August 26, 2020
Comprehensive legislation is needed if the Newark CCRB is to achieve the level of oversight it was created to provide
Last week, the New Jersey Supreme Court issued an opinion that placed strict limits on the powers of Newark’s Civilian Complaint Review Board (CCRB). In its ruling, the Court identified that current state law prevents the City’s CCRB from using all of the powers delegated by the ordinance that created it in 2015. In order to carry out its mission to the extent originally intended, legislative action is needed.
As designed, the City’s CCRB was a national model for police accountability, enabling community members to provide simultaneous oversight of local law enforcement through independent investigations facilitated by subpoena power. It was a vision of advocates more than 50 years in the making.
N-CAP was represented by the American Civil Liberties Union of New Jersey and Lawrence Lustberg, director of the John J. Gibbons Fellowship in Public Interest and Constitutional Law at the law firm Gibbons P.C., as it appeared as a friend-of-the-court in the case Fraternal Order of Police, Newark Lodge No. 12 v. the City of Newark to fight for the Newark CCRB as one of the strongest models of oversight nationwide.
Moving forward, N-CAP joins those across New Jersey and the country who are coming together in the name of racial justice and in protest of police brutality. It’s now time for lawmakers to take action, and N-CAP welcomes the opportunity to work together with community partners and lawmakers in crafting legislation that will allow the powers of the Newark CCRB to be fully realized.
N-CAP steering committee members issued the following statements:
Deborah Smith-Gregory, President, NAACP Newark Branch: “The NAACP Newark Branch stands in solidarity with Mayor Baraka’s continued push for a civilian complaint review board that has subpoena and investigatory powers. There must be a dramatic change to the system if systemic abuse as cited by the Department of Justice is to change.”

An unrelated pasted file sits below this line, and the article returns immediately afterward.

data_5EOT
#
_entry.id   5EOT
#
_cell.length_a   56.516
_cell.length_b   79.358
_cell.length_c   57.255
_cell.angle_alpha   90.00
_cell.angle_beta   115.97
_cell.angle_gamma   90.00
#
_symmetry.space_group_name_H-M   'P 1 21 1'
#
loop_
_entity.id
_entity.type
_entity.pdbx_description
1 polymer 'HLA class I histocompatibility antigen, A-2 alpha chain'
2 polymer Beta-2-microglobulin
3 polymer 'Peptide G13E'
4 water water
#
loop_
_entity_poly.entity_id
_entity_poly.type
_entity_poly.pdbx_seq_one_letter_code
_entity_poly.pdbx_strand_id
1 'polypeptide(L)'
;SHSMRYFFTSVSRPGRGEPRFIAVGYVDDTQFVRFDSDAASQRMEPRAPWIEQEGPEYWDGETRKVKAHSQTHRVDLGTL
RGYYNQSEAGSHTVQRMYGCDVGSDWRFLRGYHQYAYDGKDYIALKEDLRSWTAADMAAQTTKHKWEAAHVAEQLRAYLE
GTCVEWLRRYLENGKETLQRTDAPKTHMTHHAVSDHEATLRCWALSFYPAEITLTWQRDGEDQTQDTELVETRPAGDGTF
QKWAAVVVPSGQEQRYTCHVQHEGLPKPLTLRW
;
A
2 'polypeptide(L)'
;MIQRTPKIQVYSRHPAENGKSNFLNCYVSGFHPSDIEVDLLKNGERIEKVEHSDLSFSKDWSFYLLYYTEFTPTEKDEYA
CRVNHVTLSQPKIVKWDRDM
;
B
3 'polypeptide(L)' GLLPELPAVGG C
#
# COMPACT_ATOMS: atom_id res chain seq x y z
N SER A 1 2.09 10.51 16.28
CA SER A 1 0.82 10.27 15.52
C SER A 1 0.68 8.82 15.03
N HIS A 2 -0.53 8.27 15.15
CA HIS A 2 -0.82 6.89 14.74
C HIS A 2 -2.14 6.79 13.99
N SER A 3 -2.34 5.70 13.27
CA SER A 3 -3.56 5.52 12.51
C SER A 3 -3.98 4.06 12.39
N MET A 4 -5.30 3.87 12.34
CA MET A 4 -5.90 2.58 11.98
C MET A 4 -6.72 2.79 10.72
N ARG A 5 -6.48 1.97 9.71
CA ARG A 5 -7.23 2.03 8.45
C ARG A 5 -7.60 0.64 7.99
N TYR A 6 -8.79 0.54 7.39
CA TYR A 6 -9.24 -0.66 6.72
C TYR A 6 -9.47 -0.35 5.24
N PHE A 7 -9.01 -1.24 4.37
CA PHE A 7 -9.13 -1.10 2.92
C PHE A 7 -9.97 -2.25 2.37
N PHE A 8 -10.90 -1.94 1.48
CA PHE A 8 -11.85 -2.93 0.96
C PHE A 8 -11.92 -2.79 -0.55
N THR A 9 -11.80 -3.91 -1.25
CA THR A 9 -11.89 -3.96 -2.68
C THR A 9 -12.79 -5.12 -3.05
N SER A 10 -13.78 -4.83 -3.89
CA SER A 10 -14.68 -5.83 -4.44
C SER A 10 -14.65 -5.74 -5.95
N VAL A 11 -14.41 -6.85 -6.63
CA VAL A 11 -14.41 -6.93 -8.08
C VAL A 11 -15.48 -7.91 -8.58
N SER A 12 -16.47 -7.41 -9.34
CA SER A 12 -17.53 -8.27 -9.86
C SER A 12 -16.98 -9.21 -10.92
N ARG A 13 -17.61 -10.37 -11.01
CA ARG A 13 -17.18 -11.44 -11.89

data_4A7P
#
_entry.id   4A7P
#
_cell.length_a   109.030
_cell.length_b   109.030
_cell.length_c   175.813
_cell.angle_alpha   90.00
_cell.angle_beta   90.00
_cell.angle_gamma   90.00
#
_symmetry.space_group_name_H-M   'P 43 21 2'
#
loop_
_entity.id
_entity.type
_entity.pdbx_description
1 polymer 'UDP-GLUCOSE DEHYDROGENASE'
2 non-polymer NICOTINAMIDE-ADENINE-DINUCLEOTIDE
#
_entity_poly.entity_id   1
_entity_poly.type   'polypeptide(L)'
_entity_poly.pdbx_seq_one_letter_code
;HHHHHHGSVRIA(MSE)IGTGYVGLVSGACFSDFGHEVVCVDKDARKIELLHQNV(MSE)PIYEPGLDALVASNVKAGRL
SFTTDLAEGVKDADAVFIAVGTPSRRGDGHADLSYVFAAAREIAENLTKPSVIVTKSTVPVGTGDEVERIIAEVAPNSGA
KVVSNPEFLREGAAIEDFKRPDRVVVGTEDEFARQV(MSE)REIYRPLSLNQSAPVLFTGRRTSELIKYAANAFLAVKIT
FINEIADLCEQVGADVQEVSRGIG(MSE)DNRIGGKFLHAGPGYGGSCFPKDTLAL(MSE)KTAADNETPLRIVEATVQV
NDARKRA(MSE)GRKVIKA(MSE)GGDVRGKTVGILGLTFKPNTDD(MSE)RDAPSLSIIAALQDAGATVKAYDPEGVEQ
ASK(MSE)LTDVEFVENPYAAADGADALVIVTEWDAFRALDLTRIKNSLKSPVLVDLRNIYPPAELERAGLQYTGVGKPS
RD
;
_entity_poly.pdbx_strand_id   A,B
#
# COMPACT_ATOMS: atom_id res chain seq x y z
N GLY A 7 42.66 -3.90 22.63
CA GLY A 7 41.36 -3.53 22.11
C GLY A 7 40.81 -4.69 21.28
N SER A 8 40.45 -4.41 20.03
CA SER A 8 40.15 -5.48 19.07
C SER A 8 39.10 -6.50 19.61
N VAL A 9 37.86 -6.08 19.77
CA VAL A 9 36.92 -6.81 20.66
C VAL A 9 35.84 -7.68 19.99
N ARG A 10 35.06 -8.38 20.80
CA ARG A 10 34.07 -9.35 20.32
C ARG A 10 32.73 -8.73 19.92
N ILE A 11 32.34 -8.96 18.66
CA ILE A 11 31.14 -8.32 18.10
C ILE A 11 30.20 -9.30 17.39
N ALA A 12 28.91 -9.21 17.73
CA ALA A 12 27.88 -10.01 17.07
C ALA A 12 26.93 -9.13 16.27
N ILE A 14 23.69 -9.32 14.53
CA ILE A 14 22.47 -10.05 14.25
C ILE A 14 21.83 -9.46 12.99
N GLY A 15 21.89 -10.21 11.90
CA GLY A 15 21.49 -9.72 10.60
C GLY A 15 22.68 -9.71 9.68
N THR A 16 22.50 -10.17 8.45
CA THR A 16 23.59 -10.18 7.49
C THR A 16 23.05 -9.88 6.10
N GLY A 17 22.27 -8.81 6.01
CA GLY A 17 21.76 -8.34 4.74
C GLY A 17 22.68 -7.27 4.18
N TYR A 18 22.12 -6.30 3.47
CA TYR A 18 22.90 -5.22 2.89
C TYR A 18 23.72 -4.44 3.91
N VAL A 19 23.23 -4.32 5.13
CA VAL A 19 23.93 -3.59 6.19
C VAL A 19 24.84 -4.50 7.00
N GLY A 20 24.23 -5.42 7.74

Maria Lopez Nuñez, Director of Environmental Justice and Community Development, Ironbound Community Corporation: "The courts sent a message to our communities that despite being the year 2020, we must still fight for basic democratic rights. Police cannot police themselves. Police have failed at this job especially here in Newark. It is time to put power in the hands of our community, we need strong civilian oversight."
Lawrence Hamm, Chairman, People’s Organization for Progress: “Despite the Supreme Court ruling, we will continue to struggle for a police review board with subpoena and investigatory powers, and ultimately, this will be achieved.”
Amol Sinha, Executive Director, ACLU-NJ: “The ACLU-NJ has worked throughout its six decades to fight police misconduct – through litigation, campaigns, and research, all with the goals of countering police abuse and racial profiling, and building police accountability, transparency, and reform. New Jersey stands at a pivotal moment, in which the Supreme Court has provided guideposts to the Legislature that lead toward strong civilian oversight with full investigatory power and the promise for true accountability to communities. We are proud to stand with Mayor Baraka, the people of Newark, and all of those who stand with us in our call for civilian oversight.”